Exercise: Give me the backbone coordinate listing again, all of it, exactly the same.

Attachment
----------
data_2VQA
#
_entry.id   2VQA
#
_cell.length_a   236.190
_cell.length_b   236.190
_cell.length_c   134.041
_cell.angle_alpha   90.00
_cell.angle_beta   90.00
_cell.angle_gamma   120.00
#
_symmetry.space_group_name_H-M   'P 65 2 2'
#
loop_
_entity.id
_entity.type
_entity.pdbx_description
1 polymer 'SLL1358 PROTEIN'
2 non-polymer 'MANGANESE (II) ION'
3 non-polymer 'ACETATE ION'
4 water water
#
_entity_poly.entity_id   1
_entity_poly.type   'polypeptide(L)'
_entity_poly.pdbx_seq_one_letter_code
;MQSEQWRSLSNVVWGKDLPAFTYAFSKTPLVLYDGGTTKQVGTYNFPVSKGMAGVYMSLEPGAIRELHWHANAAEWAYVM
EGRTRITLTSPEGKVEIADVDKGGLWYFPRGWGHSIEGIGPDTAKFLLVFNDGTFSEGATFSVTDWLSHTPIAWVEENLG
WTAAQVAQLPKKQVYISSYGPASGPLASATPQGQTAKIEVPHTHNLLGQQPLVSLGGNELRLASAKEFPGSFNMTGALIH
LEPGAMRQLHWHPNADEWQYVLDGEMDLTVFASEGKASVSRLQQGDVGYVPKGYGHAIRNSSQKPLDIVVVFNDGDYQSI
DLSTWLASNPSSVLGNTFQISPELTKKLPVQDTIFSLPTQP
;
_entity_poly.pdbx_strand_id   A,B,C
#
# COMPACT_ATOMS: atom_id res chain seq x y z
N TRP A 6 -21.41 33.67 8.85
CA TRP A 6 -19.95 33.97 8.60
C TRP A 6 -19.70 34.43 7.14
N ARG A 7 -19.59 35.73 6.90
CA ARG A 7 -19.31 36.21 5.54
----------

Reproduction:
data_2VQA
#
_entry.id   2VQA
#
_cell.length_a   236.190
_cell.length_b   236.190
_cell.length_c   134.041
_cell.angle_alpha   90.00
_cell.angle_beta   90.00
_cell.angle_gamma   120.00
#
_symmetry.space_group_name_H-M   'P 65 2 2'
#
loop_
_entity.id
_entity.type
_entity.pdbx_description
1 polymer 'SLL1358 PROTEIN'
2 non-polymer 'MANGANESE (II) ION'
3 non-polymer 'ACETATE ION'
4 water water
#
_entity_poly.entity_id   1
_entity_poly.type   'polypeptide(L)'
_entity_poly.pdbx_seq_one_letter_code
;MQSEQWRSLSNVVWGKDLPAFTYAFSKTPLVLYDGGTTKQVGTYNFPVSKGMAGVYMSLEPGAIRELHWHANAAEWAYVM
EGRTRITLTSPEGKVEIADVDKGGLWYFPRGWGHSIEGIGPDTAKFLLVFNDGTFSEGATFSVTDWLSHTPIAWVEENLG
WTAAQVAQLPKKQVYISSYGPASGPLASATPQGQTAKIEVPHTHNLLGQQPLVSLGGNELRLASAKEFPGSFNMTGALIH
LEPGAMRQLHWHPNADEWQYVLDGEMDLTVFASEGKASVSRLQQGDVGYVPKGYGHAIRNSSQKPLDIVVVFNDGDYQSI
DLSTWLASNPSSVLGNTFQISPELTKKLPVQDTIFSLPTQP
;
_entity_poly.pdbx_strand_id   A,B,C
#
# COMPACT_ATOMS: atom_id res chain seq x y z
N TRP A 6 -21.41 33.67 8.85
CA TRP A 6 -19.95 33.97 8.60
C TRP A 6 -19.70 34.43 7.14
N ARG A 7 -19.59 35.73 6.90
CA ARG A 7 -19.31 36.21 5.54